Hubble Identifies a Long-Sought Population of Comets Beyond Neptune
The Hubble telescope has detected a long-sought population of comets dwelling at the icy fringe of the solar system. The observation, which is the astronomical equivalent to finding the proverbial needle-in-a-haystack, bolsters proof for a primordial comet reservoir just beyond Neptune. The circles pinpoint one of the candidate Kuiper belt objects. The dotted lines represent a possible orbit that this Kuiper belt comet is following.
Based on the Hubble observations, a team of astronomers estimate that the belt contains at least 200 million comets, which have remained essentially unchanged since the birth of the solar system 4.5 billion years ago.
NASA's Hubble Space Telescope has detected a long-sought population of comets dwelling at the icy fringe of the solar system. The observation, which is the astronomical equivalent to finding the proverbial needle-in-haystack, bolsters proof for a primordial comet reservoir just beyond Neptune, currently the farthest planet from the Sun.
Based on the Hubble observations, a team of astronomers consisting of Anita Cochran of the University of Texas, Austin, TX, Hal Levison and Alan Stern of Southwest Research Institute, San Antonio, TX branch office in Boulder, CO, and Martin Duncan of Queen's University, Ontario, Canada, estimate the belt contains at least 200 million comets, which have remained essentially unchanged since the birth of the solar system 4.5 billion years ago.
"For the first time, we have a direct handle on the population of comets in this outer region. The solar system just got a lot more interesting," said Cochran. "We now know where these short-period comets formed, and we now have a context for their role in the solar system's evolution."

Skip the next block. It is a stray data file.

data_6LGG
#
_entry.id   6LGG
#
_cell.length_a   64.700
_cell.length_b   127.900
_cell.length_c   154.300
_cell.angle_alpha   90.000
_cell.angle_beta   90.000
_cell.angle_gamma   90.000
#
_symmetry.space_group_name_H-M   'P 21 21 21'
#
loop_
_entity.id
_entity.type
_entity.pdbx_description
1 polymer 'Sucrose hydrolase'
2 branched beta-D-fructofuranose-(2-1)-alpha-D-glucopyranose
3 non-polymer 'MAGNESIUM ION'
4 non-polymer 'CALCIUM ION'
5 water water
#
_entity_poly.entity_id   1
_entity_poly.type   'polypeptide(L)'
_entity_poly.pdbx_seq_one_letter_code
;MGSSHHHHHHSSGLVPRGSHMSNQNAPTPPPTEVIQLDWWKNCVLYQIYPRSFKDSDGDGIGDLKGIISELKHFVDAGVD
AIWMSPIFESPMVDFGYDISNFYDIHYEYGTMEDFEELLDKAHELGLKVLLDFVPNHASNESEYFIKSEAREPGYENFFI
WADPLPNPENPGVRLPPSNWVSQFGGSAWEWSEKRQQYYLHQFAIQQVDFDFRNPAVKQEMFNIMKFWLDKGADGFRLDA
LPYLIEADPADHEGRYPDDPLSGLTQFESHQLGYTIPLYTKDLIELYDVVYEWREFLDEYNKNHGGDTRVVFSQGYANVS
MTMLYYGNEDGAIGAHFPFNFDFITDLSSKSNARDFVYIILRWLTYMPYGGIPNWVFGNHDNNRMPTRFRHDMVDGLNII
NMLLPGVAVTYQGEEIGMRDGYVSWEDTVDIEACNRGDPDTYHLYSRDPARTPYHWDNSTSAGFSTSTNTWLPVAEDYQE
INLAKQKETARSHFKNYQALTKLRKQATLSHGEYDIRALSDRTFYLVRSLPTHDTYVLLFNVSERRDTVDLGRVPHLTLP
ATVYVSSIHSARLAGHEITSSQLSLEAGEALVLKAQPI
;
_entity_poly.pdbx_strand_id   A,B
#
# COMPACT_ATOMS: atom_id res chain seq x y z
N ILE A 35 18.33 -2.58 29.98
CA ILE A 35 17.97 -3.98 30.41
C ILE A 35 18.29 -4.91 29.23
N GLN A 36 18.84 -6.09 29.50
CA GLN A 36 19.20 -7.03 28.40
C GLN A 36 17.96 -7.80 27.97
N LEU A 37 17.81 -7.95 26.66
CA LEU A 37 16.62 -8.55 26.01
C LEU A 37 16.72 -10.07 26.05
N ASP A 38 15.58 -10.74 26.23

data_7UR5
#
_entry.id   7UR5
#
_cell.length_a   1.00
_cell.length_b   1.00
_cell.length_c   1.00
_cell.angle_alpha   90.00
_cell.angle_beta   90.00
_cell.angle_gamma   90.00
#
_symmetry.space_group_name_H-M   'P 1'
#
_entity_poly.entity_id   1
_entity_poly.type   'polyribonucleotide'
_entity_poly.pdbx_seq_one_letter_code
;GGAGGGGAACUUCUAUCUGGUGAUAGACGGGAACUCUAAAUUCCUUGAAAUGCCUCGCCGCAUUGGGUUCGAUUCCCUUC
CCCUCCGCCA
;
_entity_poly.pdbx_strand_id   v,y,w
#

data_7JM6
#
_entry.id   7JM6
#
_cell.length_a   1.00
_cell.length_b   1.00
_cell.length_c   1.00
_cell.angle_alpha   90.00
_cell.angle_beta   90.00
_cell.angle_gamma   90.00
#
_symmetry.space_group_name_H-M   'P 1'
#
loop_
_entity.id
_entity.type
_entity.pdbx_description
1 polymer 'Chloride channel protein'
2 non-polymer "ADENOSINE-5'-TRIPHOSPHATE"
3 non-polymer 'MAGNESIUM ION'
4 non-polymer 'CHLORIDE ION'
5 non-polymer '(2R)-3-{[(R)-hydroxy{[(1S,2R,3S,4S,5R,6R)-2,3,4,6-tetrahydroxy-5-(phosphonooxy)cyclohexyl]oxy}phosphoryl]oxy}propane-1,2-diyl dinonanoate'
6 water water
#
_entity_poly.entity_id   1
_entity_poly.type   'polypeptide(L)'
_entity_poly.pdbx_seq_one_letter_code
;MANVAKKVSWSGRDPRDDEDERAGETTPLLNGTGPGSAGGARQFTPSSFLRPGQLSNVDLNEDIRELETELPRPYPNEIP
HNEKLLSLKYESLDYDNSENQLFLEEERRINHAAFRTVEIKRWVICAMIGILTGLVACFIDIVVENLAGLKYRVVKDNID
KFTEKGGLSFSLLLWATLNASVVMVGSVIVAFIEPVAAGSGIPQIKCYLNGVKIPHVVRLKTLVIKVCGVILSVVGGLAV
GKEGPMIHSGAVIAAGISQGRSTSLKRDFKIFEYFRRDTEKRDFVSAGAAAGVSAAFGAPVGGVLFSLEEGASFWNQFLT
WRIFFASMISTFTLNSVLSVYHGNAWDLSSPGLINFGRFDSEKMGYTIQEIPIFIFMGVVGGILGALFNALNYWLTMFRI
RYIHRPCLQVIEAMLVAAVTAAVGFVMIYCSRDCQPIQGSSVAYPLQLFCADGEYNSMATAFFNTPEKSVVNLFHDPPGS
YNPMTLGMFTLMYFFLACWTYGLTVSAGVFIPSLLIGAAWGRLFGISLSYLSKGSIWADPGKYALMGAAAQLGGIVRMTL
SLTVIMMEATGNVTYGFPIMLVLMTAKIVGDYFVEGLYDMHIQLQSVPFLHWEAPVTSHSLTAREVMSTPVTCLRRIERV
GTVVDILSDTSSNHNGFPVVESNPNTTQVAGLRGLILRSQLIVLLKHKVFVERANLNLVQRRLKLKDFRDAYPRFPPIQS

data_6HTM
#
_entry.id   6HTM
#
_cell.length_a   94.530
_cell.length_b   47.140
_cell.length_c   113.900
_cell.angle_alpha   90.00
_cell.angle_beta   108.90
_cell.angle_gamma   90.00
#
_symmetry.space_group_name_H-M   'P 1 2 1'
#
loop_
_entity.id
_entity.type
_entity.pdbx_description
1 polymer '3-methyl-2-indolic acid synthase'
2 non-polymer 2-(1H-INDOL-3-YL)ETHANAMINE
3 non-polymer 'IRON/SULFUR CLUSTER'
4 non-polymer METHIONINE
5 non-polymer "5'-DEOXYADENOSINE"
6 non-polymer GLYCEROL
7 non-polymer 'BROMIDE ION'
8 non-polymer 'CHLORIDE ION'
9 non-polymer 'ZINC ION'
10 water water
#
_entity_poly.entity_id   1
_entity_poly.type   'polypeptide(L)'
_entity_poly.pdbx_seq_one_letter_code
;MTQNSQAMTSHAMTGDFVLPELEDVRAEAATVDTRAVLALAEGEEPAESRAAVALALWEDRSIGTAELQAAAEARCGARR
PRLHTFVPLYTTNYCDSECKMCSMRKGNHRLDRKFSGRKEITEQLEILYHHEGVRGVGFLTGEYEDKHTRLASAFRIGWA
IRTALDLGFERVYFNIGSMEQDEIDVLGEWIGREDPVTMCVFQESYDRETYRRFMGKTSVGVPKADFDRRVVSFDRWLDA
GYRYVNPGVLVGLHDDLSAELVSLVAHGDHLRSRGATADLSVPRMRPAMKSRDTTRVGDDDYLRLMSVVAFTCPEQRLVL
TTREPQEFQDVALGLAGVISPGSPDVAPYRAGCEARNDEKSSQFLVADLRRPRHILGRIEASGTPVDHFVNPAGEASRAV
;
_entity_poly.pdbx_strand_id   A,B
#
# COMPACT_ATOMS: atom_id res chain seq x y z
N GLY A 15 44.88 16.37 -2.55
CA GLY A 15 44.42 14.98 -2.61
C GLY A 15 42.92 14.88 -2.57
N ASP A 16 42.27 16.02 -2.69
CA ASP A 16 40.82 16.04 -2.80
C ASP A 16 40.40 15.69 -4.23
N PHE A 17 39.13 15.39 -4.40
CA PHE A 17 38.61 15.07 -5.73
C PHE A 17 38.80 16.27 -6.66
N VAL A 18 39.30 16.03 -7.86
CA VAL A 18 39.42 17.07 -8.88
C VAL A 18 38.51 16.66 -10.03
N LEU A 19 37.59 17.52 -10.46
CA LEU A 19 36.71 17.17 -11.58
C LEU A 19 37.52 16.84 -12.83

The existence of a comet-belt encircling our solar system – like the rings which wrap around Saturn – was first hypothesized more than 40 years ago by astronomer Gerard Kuiper. The so-named Kuiper Belt remained theory and conjecture until 1992, when ground-based telescopes began detecting about 20 large icy objects ranging from 60 to 200 miles in diameter. The planet Pluto is considered by astronomers to be the largest member of the Kuiper Belt region. However, researchers had to wait for Hubble Space Telescope's high spatial resolution and sensitivity before they could search for an underlying population of much smaller bodies assumed to be present – just as there are more pebbles on the beach than boulders.
"This is a striking example of what Hubble can do well," said Cochran. "We can at last identify small comet-sized objects that are just a few miles across, about the size of New York's Manhattan Island. "Cochran discussed her team's findings at a 11:00 a.m. news conference June 14, at the 186th meeting of the American Astronomical Society in Pittsburgh, PA.
The team believes this apparently closes the mystery of the source of the short period comets, that orbit the Sun in less than 200 years, including such members as comet Encke, Giacobini-Zinner, and the infamous comet Shoemaker-Levy 9 that collided with the planet Jupiter in July, 1994. The comet-disk lies just beyond Neptune and might stretch 500 times farther from the Sun than Earth. This is 100 times closer to Earth than the hypothesized Oort cloud, commonly thought to be a vast repository of comets that were tossed out of the early solar system. Despite their close proximity, the Kuiper belt comets don't pose any greater threat of colliding with Earth than comets that come from much farther out, said experts.
The comet nuclei are the primordial building blocks that condensed out of the cloud of gas, dust and ices that collapsed to form the Sun. "Knowing where comets come from will help constrain models for the formation of the solar system and tells us something new about where we came from," Cochran emphasized.
"The Kuiper Belt is the best laboratory in the solar system for studying how planets formed," said Levison. "We believe we are seeing a region of the solar system where the accumulation of planets fizzled out."
The icy nuclei are too far away to have the characteristic shell (coma) and tail of gasses and dust that are a comet's trademarks, when it swings close enough to the Sun to warm up and sublimate. Detecting these bodies in their "deep-freeze" state, at the dim horizon of the solar system, pushed Hubble Space Telescope to its performance limits. "Imagine trying to see something the size of a mountain, draped in black velvet, located four billion miles away," said Stern.